Fireplace Care and Cleaning
There are simple things you can do to make sure you get the best, safest use out of your fireplace. You want the wood to burn cleanly with strong but not shooting flames. And you want the smoke to go up the chimney rather than into your home. If these 6 tips and tricks don't help accomplish that, you may have a more serious design problem.
This seems like an obvious solution, but sooner or later many people forget. The billowing smoke and shrieking fire alarms can help you remember in a hurry! Avoid this by finding some other way to remind yourself. Establish a routine for lighting a fire that involves checking the damper both when you first open the doors and right before you light it. Check to make sure the damper is fully open. Water damage and soot buildup can make this difficult and finally impossible. A professional cleaning will solve the problem.
Closing the glass doors while the fire is lit is a bad idea. It impedes air flow, making for a small, weak fire that's likely to result in creosote buildup on the inside of the chimney. Open the doors all the way.
Green firewood can produce more smoke than heat. So can firewood that's been out in the rain or snow. Make sure that your firewood has been properly seasoned and is well-dried by the time you light it on fire.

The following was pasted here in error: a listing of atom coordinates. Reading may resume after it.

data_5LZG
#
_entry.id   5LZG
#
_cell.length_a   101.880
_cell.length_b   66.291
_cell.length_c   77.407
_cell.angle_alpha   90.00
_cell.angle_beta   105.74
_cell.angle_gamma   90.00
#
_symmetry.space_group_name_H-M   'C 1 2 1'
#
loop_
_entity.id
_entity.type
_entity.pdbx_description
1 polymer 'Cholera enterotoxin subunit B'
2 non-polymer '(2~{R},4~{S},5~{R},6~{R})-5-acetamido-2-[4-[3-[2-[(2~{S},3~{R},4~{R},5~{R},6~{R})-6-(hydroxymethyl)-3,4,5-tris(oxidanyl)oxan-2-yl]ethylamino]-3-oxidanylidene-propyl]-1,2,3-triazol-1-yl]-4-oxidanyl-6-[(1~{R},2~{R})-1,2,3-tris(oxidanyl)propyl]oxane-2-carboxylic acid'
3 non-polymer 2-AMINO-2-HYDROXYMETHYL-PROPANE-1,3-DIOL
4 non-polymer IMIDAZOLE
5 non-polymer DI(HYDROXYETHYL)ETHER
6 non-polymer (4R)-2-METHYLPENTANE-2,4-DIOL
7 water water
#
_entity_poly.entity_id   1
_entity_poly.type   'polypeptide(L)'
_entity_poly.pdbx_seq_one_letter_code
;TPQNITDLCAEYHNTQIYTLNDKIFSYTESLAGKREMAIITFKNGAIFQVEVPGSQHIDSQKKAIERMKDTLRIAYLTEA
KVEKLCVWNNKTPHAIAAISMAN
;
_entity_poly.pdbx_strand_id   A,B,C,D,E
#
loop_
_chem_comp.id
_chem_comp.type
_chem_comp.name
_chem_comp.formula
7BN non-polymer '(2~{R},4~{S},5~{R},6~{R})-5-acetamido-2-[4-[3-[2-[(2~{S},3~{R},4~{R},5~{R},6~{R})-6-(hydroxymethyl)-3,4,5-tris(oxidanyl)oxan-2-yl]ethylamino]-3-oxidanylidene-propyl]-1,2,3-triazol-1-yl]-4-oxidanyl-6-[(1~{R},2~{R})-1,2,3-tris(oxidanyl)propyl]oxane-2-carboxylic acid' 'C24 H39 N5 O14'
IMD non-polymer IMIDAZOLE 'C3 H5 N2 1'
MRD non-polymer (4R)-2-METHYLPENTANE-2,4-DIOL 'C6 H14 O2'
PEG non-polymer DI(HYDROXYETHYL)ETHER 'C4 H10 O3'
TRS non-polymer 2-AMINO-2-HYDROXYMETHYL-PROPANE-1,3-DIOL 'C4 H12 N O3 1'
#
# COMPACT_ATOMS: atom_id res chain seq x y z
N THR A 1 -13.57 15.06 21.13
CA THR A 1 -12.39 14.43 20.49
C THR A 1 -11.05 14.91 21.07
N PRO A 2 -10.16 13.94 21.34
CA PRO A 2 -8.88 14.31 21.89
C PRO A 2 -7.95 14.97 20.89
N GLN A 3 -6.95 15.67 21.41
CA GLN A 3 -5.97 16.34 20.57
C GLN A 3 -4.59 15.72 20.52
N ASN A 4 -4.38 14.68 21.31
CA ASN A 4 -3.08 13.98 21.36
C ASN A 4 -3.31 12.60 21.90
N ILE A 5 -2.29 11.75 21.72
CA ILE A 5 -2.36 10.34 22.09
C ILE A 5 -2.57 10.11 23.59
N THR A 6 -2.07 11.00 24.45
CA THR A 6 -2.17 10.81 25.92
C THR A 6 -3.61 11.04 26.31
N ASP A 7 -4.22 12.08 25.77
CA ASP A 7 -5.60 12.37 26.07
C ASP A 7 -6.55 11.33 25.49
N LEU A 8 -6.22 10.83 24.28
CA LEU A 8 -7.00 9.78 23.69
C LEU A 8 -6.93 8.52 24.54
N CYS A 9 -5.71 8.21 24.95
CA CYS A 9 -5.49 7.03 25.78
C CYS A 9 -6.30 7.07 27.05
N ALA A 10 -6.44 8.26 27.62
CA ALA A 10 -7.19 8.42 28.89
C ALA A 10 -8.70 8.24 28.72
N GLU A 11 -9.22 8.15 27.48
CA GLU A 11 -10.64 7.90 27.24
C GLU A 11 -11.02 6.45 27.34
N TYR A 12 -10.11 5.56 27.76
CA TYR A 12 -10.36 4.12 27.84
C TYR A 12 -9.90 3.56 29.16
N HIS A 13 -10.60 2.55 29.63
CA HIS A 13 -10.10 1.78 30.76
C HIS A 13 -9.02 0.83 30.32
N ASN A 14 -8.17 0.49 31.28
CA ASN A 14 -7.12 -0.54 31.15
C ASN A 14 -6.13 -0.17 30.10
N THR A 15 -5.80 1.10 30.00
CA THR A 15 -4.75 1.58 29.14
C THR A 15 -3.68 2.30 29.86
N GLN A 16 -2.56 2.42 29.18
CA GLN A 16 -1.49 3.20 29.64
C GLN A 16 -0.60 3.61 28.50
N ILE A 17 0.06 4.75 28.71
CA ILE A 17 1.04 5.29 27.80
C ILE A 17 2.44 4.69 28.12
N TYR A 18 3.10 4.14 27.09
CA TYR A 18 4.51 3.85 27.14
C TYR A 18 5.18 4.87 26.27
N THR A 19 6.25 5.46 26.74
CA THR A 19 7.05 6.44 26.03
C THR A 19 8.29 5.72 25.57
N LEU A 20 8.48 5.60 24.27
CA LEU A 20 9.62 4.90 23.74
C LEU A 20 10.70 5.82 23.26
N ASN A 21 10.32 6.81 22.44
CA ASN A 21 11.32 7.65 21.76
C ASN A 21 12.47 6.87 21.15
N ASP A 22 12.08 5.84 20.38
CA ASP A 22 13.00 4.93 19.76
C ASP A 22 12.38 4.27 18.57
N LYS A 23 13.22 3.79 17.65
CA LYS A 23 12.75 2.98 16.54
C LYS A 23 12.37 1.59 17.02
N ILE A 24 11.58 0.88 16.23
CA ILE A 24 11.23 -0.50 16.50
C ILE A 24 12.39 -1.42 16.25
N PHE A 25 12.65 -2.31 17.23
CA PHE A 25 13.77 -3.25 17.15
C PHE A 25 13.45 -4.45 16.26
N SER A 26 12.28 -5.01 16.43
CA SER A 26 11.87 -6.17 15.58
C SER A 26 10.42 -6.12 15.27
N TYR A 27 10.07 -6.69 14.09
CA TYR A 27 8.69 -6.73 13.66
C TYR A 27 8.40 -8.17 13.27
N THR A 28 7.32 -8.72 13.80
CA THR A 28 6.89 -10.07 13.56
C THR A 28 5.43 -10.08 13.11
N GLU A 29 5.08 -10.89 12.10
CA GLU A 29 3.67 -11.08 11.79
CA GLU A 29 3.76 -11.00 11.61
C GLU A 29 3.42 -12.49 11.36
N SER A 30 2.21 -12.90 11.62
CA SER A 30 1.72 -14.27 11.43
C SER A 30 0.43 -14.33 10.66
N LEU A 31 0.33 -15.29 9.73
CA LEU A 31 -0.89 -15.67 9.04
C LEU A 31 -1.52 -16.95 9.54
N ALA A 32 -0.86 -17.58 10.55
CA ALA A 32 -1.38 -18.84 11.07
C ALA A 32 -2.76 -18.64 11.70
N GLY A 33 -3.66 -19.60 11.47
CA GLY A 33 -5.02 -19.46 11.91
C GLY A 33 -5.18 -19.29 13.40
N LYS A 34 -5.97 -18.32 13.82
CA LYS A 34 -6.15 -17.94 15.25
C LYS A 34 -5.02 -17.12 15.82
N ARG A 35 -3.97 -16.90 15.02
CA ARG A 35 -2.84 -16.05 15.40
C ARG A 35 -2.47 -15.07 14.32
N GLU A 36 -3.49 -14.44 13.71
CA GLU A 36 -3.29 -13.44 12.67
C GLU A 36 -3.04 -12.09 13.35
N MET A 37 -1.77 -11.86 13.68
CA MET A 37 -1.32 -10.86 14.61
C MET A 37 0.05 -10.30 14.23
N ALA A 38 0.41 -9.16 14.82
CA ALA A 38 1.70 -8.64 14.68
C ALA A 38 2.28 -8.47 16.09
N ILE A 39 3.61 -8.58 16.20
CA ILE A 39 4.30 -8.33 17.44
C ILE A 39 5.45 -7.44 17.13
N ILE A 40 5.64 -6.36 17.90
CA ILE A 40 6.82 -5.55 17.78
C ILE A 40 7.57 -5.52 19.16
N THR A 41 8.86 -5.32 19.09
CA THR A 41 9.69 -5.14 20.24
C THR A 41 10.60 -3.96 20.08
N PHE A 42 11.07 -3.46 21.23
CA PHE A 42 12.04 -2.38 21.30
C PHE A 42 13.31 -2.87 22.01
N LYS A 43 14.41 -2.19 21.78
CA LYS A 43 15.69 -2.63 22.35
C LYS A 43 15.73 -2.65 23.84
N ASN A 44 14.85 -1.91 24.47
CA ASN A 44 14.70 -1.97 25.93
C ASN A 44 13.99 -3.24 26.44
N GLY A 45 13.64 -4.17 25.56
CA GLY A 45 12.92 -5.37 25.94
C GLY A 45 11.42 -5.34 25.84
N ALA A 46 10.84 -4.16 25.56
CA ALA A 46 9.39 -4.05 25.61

On a cold day, it can be difficult to get a fire going. With a large, masonry, exterior chimney, the effects of a cold day can linger for another two warmer days. Smoke needs hot air to rise. If the air in the chimney is cold, the smoke will condense into creosote on the sides or will fall back down the chimney and sneak out into your living room. You can help avoid this by lighting a rolled up newspaper and holding it up the damper for a minute or two. That can get the warm air moving upward in a cycle that will continue when you light the wood on fire.
Open windows and doors (even ineffective weatherproofing) can create a competing chimney effect. Some smoke may be drawn out into the home by the air currents set up in a non-closed house. Since heat rises, it's especially important to make sure that upstairs windows and the attic access are tightly sealed.
Layers of soot and creosote put you at risk for a chimney fire. They also constrict the chimney's area, making it more difficult for the air flow to set up properly. Even half an inch of buildup can restrict the air flow by 15 to 30%, depending on the size of the chimney. A professional chimney sweep can fix this and can also install a chimney cap to prevent birds from nesting in the top.
If these tips don't work, you may have a more difficult problem. A too short chimney can keep a fireplace from functioning properly. A too small flue can restrict the air flow even when fully open. A too tight home can also dampen the air flow, leading to sluggish, smoky fires. Have a professional examine your fireplace system for these and other design problems and see what can be done to fix them.